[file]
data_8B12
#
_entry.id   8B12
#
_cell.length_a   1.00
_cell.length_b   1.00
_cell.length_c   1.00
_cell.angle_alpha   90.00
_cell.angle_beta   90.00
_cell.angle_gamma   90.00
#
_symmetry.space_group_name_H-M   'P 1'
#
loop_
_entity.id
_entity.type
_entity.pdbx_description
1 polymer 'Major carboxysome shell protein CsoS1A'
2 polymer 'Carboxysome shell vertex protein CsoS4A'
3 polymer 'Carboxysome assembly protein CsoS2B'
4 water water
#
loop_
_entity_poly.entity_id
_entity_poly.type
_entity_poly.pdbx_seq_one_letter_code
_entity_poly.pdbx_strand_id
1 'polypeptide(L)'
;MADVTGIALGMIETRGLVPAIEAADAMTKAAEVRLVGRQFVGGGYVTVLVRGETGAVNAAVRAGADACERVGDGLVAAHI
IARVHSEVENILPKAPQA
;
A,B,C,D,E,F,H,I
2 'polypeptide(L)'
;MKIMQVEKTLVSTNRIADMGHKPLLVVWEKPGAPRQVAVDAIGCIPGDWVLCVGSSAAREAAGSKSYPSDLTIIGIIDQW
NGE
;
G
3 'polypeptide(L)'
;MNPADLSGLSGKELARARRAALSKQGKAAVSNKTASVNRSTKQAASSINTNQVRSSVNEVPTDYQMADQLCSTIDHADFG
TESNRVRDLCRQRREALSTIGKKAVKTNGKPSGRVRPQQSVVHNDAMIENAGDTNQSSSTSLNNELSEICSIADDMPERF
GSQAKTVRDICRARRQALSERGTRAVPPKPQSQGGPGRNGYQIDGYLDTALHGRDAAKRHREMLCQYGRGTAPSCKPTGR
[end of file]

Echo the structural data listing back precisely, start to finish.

data_8B12
#
_entry.id   8B12
#
_cell.length_a   1.00
_cell.length_b   1.00
_cell.length_c   1.00
_cell.angle_alpha   90.00
_cell.angle_beta   90.00
_cell.angle_gamma   90.00
#
_symmetry.space_group_name_H-M   'P 1'
#
loop_
_entity.id
_entity.type
_entity.pdbx_description
1 polymer 'Major carboxysome shell protein CsoS1A'
2 polymer 'Carboxysome shell vertex protein CsoS4A'
3 polymer 'Carboxysome assembly protein CsoS2B'
4 water water
#
loop_
_entity_poly.entity_id
_entity_poly.type
_entity_poly.pdbx_seq_one_letter_code
_entity_poly.pdbx_strand_id
1 'polypeptide(L)'
;MADVTGIALGMIETRGLVPAIEAADAMTKAAEVRLVGRQFVGGGYVTVLVRGETGAVNAAVRAGADACERVGDGLVAAHI
IARVHSEVENILPKAPQA
;
A,B,C,D,E,F,H,I
2 'polypeptide(L)'
;MKIMQVEKTLVSTNRIADMGHKPLLVVWEKPGAPRQVAVDAIGCIPGDWVLCVGSSAAREAAGSKSYPSDLTIIGIIDQW
NGE
;
G
3 'polypeptide(L)'
;MNPADLSGLSGKELARARRAALSKQGKAAVSNKTASVNRSTKQAASSINTNQVRSSVNEVPTDYQMADQLCSTIDHADFG
TESNRVRDLCRQRREALSTIGKKAVKTNGKPSGRVRPQQSVVHNDAMIENAGDTNQSSSTSLNNELSEICSIADDMPERF
GSQAKTVRDICRARRQALSERGTRAVPPKPQSQGGPGRNGYQIDGYLDTALHGRDAAKRHREMLCQYGRGTAPSCKPTGR